I’d heard, in recent times, how well the “right wing” former British Finance Minister, Lord Lamont, got on with famously “left wing” current Finance Minister of Greece, Yanis Varoufakis.
So it was great to test that at a recent investors’ conference in London, where I was introducing Norman Lamont.
Yanis Varoufakis may describe himself as an “erratic Marxist”, but Lord Lamont disagrees...
“Like Yanis, I studied at Cambridge University, and by the standards of the economics faculty there, I don’t think he qualifies as left wing at all!”
Yanis asked me to ask the peer how ironic it was that two people from such polar opposites could get on so well, but it’s clear their political positions are much more subtle than that.
And at the moment, they may well feel that they are, or have been in, a similar leaky boat.
As Chancellor of the Exchequer, Norman Lamont had to support Sterling’s membership of the old European Exchange Rate Mechanism - at, for him, the wrong level versus the Deutschmark. Sterling came under attack for being too weak for its placing - and Norman had to pull the UK out of the ERM.
I think Lord Lamont said that he and Mr Varoufakis first properly talked at an event a few years ago in Australia, where they were taking opposite positions on whether the Euro currency experiment was working. After listening to Norman’s argument in favour of scrapping the Euro, Yanis apparently tore his own speech up!…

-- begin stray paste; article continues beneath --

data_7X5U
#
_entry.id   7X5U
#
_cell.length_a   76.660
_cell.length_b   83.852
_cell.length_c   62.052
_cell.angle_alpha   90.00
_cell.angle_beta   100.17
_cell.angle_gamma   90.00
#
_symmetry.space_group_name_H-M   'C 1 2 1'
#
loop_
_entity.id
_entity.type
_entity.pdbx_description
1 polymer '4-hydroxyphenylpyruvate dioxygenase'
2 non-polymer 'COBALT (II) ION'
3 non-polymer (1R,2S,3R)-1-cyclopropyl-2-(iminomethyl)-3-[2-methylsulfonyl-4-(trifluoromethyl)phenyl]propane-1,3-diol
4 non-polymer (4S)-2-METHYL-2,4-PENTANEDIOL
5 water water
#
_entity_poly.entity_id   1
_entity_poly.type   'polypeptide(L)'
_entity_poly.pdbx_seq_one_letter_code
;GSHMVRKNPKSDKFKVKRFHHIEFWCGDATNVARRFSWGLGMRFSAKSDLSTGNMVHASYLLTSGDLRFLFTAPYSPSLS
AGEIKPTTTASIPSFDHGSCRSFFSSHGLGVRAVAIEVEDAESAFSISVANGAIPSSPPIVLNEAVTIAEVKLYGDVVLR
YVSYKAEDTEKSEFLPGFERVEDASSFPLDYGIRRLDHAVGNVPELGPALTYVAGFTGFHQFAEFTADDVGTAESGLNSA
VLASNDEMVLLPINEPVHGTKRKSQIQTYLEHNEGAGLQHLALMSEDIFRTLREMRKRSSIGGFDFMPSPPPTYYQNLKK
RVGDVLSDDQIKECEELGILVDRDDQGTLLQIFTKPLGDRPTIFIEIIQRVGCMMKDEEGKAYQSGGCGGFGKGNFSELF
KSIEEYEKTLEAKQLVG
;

In return, a couple of months ago, the peer tried to get his chum into the Reform Club in London, for breakfast. But was turned away because Yanis wouldn’t put on a tie. The club was in the process of changing that dress code, but not in time for the Greek Finance Minister, apparently.
That certainly won’t have fazed Yanis. He’ll probably have had something earlier anyway. He and I have been swapping emails at what must have been 4 or 5am his time. Before and after his visit to the gym!
On both the possibility of a Grexit and even Brexit, what Lord Lamont said to the conference is for the delegates to have enjoyed, so no big report here, in fairness to them.
But I guess a summary would be that Norman will make his mind up on whether a British exit is a good idea, after he sees what concessions the UK is able to wring from the EU. If an exit takes place, though, he thinks it will be much less than a disaster.
Hardly a ringing endorsement either way, I thought.
As for Greece, he thinks the current conditions imposed upon the country are unrealistic. And warns that any Greek exit from the Eurozone will be traumatic for the country - but potentially even more so, through a domino effect - for the Eurozone.